On the frontlines of the battle to contain the public health and economic fallouts of the global COVID-19 pandemic, the Asia-Pacific region faces crucial policy choices as it tries to balance short-term responses with the long-term development vision enshrined in the 2030 Agenda for Sustainable Development.
The rapid spread of COVID-19 has been causing cascading economic and social stress across the world. The production of goods and services has decreased in some countries, while an increasing number of economies are feared to go in recession, with rising unemployment rates.
The Asia-Pacific region is no stranger to extreme shocks and events, from the 1997 Asian financial crisis, the 2003 SARS outbreak, the 2004 Indian Ocean earthquake, the 2015 Nepal earthquake, the 2018 Cyclone Gita , to the 2020 Taal volcano eruption. At present, the COVID-19 pandemic is the latest and probably the most devastating in a long line of varied disasters impacting the region.
On 10 March 2020, the UN Secretary-General Mr. Antonio Guterres launched the World Meteorological Organization (WMO) State of the Climate 2019. The Report confirms that 2019 was the second-warmest year on record, and 2010 to 2019 was the warmest decade on record.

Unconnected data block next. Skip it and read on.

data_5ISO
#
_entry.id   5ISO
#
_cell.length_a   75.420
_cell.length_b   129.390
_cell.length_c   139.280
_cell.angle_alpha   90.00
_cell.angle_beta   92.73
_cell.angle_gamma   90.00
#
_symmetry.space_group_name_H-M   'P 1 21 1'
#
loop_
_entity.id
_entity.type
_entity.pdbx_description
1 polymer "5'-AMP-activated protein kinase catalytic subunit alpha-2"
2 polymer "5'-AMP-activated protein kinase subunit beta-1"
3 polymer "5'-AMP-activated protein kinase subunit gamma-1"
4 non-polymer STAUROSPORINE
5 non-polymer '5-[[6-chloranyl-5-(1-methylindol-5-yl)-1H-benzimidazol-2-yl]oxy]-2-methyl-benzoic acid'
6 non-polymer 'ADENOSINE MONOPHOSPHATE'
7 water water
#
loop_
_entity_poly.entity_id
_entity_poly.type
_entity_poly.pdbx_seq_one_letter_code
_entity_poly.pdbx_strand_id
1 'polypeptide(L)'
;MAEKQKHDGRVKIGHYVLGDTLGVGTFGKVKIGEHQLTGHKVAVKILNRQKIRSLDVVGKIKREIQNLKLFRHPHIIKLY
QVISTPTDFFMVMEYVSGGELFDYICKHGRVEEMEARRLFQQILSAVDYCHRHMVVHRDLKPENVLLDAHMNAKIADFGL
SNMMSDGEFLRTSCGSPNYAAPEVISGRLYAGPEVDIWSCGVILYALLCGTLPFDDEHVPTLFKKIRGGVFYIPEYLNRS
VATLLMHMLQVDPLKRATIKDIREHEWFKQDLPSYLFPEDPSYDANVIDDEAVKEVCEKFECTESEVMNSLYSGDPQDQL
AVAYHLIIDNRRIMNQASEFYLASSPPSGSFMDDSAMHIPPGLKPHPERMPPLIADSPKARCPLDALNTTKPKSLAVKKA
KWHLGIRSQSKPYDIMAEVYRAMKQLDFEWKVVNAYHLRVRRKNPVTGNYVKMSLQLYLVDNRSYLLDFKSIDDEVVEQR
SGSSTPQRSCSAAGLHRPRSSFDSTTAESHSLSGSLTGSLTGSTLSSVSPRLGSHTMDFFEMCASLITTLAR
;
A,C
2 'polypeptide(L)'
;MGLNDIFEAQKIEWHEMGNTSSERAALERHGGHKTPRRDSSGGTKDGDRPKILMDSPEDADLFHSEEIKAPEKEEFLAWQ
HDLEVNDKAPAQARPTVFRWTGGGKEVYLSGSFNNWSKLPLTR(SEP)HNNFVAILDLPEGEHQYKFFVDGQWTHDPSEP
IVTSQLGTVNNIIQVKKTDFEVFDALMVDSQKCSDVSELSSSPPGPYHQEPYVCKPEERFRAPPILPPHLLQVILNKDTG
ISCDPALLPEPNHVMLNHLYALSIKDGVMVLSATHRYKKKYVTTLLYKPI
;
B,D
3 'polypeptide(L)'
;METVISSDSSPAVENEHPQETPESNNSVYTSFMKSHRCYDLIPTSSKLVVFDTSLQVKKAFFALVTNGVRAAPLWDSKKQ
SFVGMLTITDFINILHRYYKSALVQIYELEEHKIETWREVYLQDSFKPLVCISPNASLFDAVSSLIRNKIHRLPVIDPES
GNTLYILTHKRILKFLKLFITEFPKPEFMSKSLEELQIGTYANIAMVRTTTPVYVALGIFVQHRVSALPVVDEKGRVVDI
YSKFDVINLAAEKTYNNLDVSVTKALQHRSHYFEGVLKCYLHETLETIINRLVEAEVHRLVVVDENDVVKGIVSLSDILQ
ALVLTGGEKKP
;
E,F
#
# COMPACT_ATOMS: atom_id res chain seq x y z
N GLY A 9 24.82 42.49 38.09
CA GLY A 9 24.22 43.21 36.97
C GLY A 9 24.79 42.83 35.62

When I started working in the Population and Social Statistics Section at ESCAP, I was asked to support a programme of work on CRVS.
“What is it?” I asked myself. The UN always uses a lot of abbreviations, but this one was new to me.
As the world’s sixth largest economic market, the ASEAN bloc has significant potential to drive growth. By 2030, the bloc aims to become the fourth-largest economy, and with the world’s third-largest labour force, opportunities for innovation and higher prosperity are emerging.
Every year on 18 December, we celebrate International Migrants’ Day. This is an opportunity to reflect on the stories of the millions of migrants across the region moving in search of better lives and contributing to the welfare and sustainable development of their countries of origin and destination.